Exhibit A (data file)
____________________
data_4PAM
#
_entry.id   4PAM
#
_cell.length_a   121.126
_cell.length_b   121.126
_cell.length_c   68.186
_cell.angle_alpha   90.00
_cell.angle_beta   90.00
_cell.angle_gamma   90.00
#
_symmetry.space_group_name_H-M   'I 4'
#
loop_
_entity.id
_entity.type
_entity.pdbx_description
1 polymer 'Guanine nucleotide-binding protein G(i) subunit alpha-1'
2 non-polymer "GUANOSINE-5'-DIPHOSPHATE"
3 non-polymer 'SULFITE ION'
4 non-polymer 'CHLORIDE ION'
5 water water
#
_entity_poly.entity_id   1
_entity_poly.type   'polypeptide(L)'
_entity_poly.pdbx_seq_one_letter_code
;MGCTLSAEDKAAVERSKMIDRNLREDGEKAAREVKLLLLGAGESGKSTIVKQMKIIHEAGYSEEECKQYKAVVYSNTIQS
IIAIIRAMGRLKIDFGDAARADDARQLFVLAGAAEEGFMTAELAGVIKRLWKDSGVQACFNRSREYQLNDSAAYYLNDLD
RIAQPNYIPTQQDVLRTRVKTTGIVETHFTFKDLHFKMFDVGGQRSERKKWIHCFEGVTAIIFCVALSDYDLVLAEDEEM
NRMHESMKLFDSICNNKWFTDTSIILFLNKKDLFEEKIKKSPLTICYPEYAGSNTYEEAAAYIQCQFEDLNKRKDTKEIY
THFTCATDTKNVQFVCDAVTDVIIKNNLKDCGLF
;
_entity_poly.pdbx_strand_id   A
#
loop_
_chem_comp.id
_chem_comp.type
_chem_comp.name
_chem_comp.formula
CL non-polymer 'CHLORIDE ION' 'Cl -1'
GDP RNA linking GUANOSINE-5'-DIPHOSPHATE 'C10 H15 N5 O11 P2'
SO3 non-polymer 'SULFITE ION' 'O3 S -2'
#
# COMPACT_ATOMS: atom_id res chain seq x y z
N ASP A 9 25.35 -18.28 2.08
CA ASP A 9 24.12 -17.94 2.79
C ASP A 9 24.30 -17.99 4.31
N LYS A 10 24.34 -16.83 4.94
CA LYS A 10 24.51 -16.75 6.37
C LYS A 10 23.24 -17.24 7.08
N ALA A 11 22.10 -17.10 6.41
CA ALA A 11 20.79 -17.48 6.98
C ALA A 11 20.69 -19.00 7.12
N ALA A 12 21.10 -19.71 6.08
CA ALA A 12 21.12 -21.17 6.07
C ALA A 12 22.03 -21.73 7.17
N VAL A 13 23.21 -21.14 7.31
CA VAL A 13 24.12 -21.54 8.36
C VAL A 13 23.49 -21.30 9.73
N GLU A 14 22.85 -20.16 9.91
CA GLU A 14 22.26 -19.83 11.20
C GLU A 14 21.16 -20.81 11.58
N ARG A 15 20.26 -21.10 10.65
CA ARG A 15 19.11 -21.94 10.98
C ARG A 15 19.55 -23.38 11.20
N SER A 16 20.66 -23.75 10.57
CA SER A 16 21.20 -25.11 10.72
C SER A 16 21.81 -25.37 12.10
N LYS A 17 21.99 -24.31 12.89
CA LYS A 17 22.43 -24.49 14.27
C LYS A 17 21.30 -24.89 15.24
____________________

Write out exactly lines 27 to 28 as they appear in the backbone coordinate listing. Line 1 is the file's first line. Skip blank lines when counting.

;MGCTLSAEDKAAVERSKMIDRNLREDGEKAAREVKLLLLGAGESGKSTIVKQMKIIHEAGYSEEECKQYKAVVYSNTIQS
IIAIIRAMGRLKIDFGDAARADDARQLFVLAGAAEEGFMTAELAGVIKRLWKDSGVQACFNRSREYQLNDSAAYYLNDLD